Even though Clarkies are longer on campus, they are still finding a multitude of ways to connect and keep our community alive. From paint and trivia nights to yoga and career talks, students are coming together from their various quarantine locations across the world.
The virtual continuation of programming can be attributed to Allie Shilling, director of student life, as well as the Clark Undergraduate Student Council (CUSC) Executive Board and various student leaders and campus offices.
“It’s important to think outside the box of what students typically need emotionally, mentally, physically, and personally,” says Shilling. “As I watched the last few weeks unfold, I am overjoyed by the sense that ‘we are in it together.’ My hope is that the bonds students have created with each other will guide their realities when we’re back on campus, and we’ll emerge stronger than ever.”
The CUSC e-board, comprising Emma Dinnerstein ’20, Eunice Dollete ’21, Ivette Mendoza ’21, and Domenica Cevallos ’21, has been a tremendous force when it comes to advocating for Clarkies and helping them stay connected. Dinnerstein herself has hosted two “Dinnertime with Emma Dinnerstein” events, where she livestreams herself on Instagram from her kitchen in Blackstone Hall to teach Clarkies delicious recipes they can make while social distancing.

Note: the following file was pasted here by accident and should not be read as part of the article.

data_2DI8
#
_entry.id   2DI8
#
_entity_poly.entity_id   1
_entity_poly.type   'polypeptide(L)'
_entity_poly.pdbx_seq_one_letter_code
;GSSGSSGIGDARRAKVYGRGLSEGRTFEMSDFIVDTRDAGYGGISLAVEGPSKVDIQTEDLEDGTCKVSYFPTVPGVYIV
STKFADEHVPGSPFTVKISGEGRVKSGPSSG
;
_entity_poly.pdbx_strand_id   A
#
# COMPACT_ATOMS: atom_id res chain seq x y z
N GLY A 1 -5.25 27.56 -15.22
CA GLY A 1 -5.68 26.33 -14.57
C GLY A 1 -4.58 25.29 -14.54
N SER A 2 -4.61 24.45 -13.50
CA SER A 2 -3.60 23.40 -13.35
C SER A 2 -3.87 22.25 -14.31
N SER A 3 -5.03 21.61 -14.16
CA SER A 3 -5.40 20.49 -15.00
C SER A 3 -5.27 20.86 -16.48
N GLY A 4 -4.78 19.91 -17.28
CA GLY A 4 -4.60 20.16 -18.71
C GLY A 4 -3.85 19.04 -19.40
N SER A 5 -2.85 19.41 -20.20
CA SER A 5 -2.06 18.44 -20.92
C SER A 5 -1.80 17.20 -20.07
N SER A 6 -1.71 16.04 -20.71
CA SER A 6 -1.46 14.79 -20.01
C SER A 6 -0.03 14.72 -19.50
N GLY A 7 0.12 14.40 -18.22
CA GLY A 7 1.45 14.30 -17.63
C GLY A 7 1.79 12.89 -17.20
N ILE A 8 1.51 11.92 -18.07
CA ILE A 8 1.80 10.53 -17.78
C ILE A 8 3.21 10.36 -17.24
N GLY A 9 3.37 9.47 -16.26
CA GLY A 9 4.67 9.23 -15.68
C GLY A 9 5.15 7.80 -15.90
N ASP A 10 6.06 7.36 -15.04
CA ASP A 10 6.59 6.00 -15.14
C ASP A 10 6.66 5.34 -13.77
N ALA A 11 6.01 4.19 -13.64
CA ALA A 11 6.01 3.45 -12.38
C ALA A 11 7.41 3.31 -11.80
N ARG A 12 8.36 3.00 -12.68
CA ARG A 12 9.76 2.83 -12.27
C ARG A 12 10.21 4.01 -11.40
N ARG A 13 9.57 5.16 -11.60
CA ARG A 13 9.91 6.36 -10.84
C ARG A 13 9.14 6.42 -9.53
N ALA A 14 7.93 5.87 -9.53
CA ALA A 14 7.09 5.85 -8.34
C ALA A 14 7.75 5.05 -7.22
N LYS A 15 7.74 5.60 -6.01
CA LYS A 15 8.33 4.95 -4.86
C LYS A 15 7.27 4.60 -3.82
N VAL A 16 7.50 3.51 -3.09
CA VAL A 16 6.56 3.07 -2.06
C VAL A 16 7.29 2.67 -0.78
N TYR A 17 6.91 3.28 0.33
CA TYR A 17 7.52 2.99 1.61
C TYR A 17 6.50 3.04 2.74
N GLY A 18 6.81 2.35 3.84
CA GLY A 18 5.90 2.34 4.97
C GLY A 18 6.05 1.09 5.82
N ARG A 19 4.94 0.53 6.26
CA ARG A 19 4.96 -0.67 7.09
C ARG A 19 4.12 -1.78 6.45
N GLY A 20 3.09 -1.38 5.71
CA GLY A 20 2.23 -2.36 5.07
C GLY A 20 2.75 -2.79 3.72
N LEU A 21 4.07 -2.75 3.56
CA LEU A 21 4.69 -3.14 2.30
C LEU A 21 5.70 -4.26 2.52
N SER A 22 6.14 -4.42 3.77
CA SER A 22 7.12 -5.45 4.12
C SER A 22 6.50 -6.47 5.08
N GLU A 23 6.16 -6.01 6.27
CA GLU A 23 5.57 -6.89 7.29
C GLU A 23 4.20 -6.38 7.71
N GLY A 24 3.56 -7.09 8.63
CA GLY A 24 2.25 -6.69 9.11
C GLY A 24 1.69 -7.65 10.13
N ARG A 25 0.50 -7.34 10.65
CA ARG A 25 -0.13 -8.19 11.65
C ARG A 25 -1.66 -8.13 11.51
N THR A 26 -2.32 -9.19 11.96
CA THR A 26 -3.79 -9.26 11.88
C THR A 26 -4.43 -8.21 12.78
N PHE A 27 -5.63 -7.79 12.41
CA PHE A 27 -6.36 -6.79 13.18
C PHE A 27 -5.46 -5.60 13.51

“Many of the newly implemented resources on campus have been developed because a student reached out to a member of CUSC, and CUSC reached out to a Clark administrator,” says Shilling. “They are a force to be reckoned with and will always been remembered by students and Clark administration as a team who left their legacy, and left Clark, a much better place than when they arrived.”
Dinnerstein also is part of the “Student Engagement QuaranTeam.” The on-campus student group — the other members are Mitchell Williams ’20, MK Campbell ’20, and Lauren Oliveira ’20 — has been hosting workshops, study sessions, activities, and conversations to keep Clarkies entertained during quarantine.
Williams, for example, hosts The Activity Corner, which has events like “Reading Rug,” where he reads his favorite short stories and poems aloud in front of a fireplace. Oliveira hosts painting and sewing tutorials for students to follow, and Campbell and Dinnerstein host true-crime discussions for Clarkies who are “avid listeners of true crime podcasts and documentaries.”
“Clarkies are truly one of a kind,” says Shilling. “The support they have been giving each other during these uncertain and stressful times has been nothing short of amazing.”
In addition to student clubs hosting events, offices across campus have been stepping up to offer students things they might need during this stressful time. The Careers Connections Center has hosted career-specific dialogues with alumni to help students who are searching for jobs and internships, the Center for Counseling and Personal Growth has been hosting yoga and mindfulness practices, and the Study Abroad and Away Office has hosted “global gabs” to help students stay connected to global cultures.
“As always, the world is viewed from as many lenses as there are people in this world,” says Shilling. “I hope that our 3,100 students, who have different views and unique angles, are seeing Clark University as a support, resource, and place they can always call home.”